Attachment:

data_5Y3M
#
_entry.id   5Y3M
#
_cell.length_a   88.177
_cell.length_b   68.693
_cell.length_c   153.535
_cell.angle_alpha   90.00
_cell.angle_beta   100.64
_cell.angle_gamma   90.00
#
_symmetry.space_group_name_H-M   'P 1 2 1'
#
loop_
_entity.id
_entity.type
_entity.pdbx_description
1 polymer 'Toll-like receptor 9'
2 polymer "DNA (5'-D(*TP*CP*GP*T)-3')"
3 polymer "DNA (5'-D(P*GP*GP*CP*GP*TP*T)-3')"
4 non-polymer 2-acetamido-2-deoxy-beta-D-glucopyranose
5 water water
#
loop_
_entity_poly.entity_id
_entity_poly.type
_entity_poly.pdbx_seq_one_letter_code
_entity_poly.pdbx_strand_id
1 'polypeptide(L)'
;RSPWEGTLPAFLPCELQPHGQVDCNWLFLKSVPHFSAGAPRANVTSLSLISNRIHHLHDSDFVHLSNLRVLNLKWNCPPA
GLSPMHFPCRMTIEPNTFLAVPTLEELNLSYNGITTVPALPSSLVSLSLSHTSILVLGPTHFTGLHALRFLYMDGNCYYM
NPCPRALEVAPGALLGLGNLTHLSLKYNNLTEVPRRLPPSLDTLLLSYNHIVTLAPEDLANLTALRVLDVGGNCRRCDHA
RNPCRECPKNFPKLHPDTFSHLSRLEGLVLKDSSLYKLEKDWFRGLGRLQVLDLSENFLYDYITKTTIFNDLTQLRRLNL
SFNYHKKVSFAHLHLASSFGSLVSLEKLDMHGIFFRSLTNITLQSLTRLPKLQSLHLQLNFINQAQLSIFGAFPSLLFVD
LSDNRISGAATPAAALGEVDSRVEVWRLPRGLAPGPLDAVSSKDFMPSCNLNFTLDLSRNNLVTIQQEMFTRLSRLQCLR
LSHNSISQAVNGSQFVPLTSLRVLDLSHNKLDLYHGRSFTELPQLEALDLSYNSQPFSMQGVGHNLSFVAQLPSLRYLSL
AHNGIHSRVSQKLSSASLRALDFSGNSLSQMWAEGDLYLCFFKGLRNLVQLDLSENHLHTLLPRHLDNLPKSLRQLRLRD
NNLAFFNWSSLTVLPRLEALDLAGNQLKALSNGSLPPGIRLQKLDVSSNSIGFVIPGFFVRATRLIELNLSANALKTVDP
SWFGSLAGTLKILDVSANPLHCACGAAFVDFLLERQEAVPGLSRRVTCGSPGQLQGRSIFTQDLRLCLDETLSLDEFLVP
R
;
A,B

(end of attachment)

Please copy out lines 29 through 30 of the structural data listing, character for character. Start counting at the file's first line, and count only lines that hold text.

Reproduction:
1 'polypeptide(L)'
;RSPWEGTLPAFLPCELQPHGQVDCNWLFLKSVPHFSAGAPRANVTSLSLISNRIHHLHDSDFVHLSNLRVLNLKWNCPPA